Magpower may build solar panels in Pflugerville
Pflugerville site eyed by Austin Energy holds cards
Premium content from Austin Business Journal-by Christopher Calnan, ABJ Staff
Date: Friday, May 13, 2011, 5:00am CDT
Pflugerville’s ability to snag a solar panel manufacturing plant and about 80 jobs hinges on a decision expected soon from Austin Energy.
The developer of a proposed solar energy farm in Pflugerville said he would team with a Portugal-based solar panel maker looking to build a factory in the North Austin suburb only if Austin Energy buys electricity from the planned farm.
Daven Mehta, CEO of RRE Austin Solar LLC, said his company already has a solar panel supplier for the Pflugerville solar farm. But he would consider a partnership with Portugal-based Magpower S.A. if Mehta’s company is awarded a contract to supply electricity to Austin Energy.
In March, Austin Energy received 100 proposals from 35 companies — including RRE Austin — after soliciting bids in February to supply 200 megawatts of solar- and wind-generated electricity to offset the loss of power capacity being supplied under expiring contracts.
The winning bid is scheduled to be selected by mid summer. About 60 percent of the proposals were for wind power agreements, and 40 percent for solar, Austin Energy spokesman Ed Clark said.
He also said combination deals such as the Magpower factory are given “some degree” of consideration by the utility when selecting a power provider, but they are more suitable for the local economic development commission.
Mehta said his company plans to build solar farms elsewhere in the U.S.,including one in San Antonio. It would team with Magpower on the first one that attracts a buyer for its electricity.
“We would want to begin work here,” Mehta said. “We’re ready to start construction the moment we get any power purchase.”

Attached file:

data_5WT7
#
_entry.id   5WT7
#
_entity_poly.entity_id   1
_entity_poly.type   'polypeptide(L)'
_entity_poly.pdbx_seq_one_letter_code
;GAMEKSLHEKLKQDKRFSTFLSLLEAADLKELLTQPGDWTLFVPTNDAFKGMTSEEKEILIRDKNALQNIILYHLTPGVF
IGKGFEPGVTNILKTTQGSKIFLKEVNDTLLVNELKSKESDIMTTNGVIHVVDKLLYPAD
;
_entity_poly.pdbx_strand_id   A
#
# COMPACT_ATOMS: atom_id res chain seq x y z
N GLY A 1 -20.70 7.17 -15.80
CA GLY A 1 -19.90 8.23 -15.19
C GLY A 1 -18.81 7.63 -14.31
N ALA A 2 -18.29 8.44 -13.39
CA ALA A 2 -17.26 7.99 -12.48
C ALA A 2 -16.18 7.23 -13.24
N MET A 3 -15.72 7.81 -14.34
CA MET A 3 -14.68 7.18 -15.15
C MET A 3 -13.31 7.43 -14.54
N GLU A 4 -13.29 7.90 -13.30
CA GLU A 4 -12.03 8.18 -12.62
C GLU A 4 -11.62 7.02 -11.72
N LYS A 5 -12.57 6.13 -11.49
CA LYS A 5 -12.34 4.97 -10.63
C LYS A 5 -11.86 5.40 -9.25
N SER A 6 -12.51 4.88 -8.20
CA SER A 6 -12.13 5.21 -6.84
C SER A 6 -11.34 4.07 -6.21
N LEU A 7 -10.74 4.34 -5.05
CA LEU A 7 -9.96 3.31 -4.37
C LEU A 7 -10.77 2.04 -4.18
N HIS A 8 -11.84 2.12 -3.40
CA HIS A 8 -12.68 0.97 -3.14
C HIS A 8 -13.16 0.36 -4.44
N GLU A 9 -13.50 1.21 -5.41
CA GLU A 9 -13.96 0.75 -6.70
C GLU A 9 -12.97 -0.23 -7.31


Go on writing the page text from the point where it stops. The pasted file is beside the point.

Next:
A Magpower factory would employ about 80 workers, CEO Pedro Caçorino said.
If the deal goes through, it would be the first major clean technology company to operate in Central Texas. It could also beat to the punch HelioVoltCorp., a local solar panel manufacturer that has yet to reach full-scale production despite more than $160 million in investment capital.
Caçorino said Pflugerville was being considered as a location for a solar panel factory before RRE Austin Solar announced plans to develop a 700-acre solar farm nearby — potentially the largest in the United States.
In December 2010, RRE Austin Solar broke ground on the $200 million solar farm in Pflugerville. The 60-megawatt project is projected to create about 350 jobs during the next two to three years.
The panel factory and solar farm could kick-start the city’s new alternative energy business park that offers tenants tax breaks. They would also generate attention for Central Texas as a region for clean-tech business, said Russel Smith, executive director of the Texas Renewable Energy Industries Association.
“It’s going to open some eyes,” he said. “They’re going to be looking at these companies and saying, ‘Hmm, what did they figure out?’”
Caçorino said it took seven years to develop Magpower’s technology. Its solar cells use specialized lenses that improve the efficiency of the panels by using three semi conductors capturing each part of the solar spectrum.
“It’s what we’re calling the third generation of solar,” he said.
Magpower hasn’t determined how many factories it will eventually operate inthe United States, but it only plans on one in Texas, Caçorino said.
In Pflugerville, RRE Austin Solar’s agreement with the city mandates the equipment be installed by Jan. 1, 2014, and operations start by Aug. 1, 2014.
The city of Pflugerville agreed not to annex the property in exchange for $750,000 in solar panels and wind turbines installed on city buildings. The company will also pay the city $2.5 million during the 30-year contract.
HelioVolt, which operates a 125,000-square-foot manufacturing plant in Southeast Austin, has fallen short of initial job creation projections given to state officials in exchange for a $1 million grant.
Company officials have blamed the delay on a sluggish demand for solar cells during the global recession. In January, the company sold $8.5 million of a planned $10 million in debt securities to 18 investors.